As with the use of all living organisms, there are important safety concerns to consider when working with mice.

Hmmm...the Rat Thinker
Hmmm…the Rat Thinker

The following are a few to consider:
1. Rodent-Transmitted Diseases – Modern laboratory mice and rats are bred to exclude all zoonotic agents, so the chances of catching a disease from lab rodents are rare. Furthermore, incoming rodents from new sources are kept in quarantine before being used. The only risk of catching a rodent-transmitted disease occurs if you handle wild populations, or if your lab rodents are exposed to wild populations. Wild mice and rats can
carry diseases such as hantavirus.

2. Rodent Bites – There is a risk of acquiring a secondary infection through rodent bites and scratches. Only handle rodents while wearing the correct personal protection equipment (PPE). If you are bitten or scratched, thoroughly wash the wound with soap and water for 15 minutes and inform your supervisor.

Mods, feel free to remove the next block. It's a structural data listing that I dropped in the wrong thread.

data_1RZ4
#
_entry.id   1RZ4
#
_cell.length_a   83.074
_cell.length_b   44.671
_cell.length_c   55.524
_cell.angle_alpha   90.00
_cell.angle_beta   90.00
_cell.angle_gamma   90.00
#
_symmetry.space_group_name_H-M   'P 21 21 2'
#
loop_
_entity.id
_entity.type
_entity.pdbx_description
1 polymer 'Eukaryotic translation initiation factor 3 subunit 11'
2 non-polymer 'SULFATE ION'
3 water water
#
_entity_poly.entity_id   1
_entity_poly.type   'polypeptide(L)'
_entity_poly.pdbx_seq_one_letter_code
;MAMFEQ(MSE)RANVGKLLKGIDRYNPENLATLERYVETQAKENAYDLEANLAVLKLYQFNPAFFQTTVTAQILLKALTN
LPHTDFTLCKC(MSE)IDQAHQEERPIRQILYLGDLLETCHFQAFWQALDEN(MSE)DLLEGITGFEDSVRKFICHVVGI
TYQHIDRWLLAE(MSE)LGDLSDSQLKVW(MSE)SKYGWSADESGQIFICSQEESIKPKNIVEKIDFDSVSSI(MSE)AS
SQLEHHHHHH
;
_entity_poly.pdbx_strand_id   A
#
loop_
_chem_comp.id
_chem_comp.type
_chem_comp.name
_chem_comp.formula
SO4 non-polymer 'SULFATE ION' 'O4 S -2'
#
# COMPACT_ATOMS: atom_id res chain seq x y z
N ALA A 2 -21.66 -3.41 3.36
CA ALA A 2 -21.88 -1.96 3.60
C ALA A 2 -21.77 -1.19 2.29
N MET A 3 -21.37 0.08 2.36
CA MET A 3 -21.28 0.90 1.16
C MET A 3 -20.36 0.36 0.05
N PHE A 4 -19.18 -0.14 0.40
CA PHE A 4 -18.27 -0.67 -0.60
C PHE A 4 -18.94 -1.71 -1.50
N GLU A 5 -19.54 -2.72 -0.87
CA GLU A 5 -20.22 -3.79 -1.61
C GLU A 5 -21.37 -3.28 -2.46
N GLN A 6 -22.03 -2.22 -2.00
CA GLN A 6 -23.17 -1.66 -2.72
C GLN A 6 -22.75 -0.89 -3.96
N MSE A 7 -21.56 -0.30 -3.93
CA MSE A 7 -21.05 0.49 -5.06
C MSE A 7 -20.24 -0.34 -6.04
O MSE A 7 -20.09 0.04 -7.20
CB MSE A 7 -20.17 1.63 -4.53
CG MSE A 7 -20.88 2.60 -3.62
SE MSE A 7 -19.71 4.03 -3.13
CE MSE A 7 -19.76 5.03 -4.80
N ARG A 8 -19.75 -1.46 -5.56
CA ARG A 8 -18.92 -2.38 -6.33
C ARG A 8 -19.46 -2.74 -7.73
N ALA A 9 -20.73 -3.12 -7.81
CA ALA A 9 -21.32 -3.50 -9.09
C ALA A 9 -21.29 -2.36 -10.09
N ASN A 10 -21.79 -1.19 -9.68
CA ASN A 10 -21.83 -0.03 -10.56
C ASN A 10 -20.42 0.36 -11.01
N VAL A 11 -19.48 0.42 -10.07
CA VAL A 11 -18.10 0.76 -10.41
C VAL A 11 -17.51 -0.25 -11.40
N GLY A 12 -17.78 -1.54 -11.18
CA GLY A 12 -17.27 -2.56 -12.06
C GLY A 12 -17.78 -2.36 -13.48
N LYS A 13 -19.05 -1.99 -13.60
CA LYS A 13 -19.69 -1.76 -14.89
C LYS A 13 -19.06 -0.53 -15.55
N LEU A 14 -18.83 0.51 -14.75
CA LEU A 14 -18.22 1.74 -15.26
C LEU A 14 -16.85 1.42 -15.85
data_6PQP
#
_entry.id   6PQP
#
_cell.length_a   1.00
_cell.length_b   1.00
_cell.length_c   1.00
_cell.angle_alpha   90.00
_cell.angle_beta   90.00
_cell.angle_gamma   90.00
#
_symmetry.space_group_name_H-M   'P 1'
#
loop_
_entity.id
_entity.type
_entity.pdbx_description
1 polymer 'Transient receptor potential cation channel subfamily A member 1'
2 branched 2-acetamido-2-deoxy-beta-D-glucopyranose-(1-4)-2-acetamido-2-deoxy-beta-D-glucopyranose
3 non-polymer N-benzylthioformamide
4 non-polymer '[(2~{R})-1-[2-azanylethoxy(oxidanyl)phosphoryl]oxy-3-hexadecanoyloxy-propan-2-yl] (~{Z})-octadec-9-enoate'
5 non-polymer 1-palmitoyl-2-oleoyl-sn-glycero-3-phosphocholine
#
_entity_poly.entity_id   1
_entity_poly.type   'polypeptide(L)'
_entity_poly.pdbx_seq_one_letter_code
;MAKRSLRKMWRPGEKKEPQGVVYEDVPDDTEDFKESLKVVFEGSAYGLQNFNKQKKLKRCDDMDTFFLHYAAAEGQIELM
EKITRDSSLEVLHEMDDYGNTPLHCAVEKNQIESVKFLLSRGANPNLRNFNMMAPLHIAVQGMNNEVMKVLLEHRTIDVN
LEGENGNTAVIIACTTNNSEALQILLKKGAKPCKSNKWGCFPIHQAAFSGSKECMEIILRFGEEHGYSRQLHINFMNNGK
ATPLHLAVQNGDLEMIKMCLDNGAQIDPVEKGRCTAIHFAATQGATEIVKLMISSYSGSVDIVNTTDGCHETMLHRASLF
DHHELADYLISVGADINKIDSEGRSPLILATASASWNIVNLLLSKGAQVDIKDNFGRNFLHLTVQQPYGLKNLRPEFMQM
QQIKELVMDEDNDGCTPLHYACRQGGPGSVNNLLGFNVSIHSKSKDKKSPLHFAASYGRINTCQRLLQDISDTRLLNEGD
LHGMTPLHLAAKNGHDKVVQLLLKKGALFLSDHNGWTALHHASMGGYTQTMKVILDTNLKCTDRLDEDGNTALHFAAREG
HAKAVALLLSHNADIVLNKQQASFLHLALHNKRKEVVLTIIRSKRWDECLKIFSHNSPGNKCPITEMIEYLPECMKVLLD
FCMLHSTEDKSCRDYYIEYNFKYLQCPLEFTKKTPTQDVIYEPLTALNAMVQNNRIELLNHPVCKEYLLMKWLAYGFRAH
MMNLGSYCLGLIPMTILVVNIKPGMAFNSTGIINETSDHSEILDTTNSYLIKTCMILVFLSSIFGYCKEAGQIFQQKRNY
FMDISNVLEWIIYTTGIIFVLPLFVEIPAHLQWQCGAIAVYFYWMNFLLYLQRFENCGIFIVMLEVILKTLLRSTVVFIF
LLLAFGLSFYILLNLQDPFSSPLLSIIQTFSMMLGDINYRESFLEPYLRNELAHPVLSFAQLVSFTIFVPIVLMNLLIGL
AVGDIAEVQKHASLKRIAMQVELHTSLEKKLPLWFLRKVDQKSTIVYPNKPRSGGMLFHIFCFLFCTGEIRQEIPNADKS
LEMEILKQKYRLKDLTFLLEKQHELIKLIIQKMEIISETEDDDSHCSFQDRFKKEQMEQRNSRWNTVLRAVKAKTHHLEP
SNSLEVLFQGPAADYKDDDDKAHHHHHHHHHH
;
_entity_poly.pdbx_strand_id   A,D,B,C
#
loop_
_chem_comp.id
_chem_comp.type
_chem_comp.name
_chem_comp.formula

Once again, the rat does all the leg work for the student’s Ph. D. thesis!
Once again, the rat does all
the leg work for the student’s
Ph. D. thesis!

3. Allergies – People who work extensively around rodents are at risk for developing
rodent allergies. For mild cases, over-the-counter allergy medicines can lessen the symptoms. If allergies are a continued problem for you, limit your exposure to the rodents’ bedding, as the allergens are primarily located in the urine and feces. If you have continued and persistent asthmatic symptoms, be sure to inform your health care worker
that you work with rodents.

4. Surgery Concerns – When operating on rodents, it is essential to follow guidelines and procedures for aseptic surgical techniques to prevent the rodents from acquiring microbial infections. Having healthy, disease-free rodents is important in generating quality research data.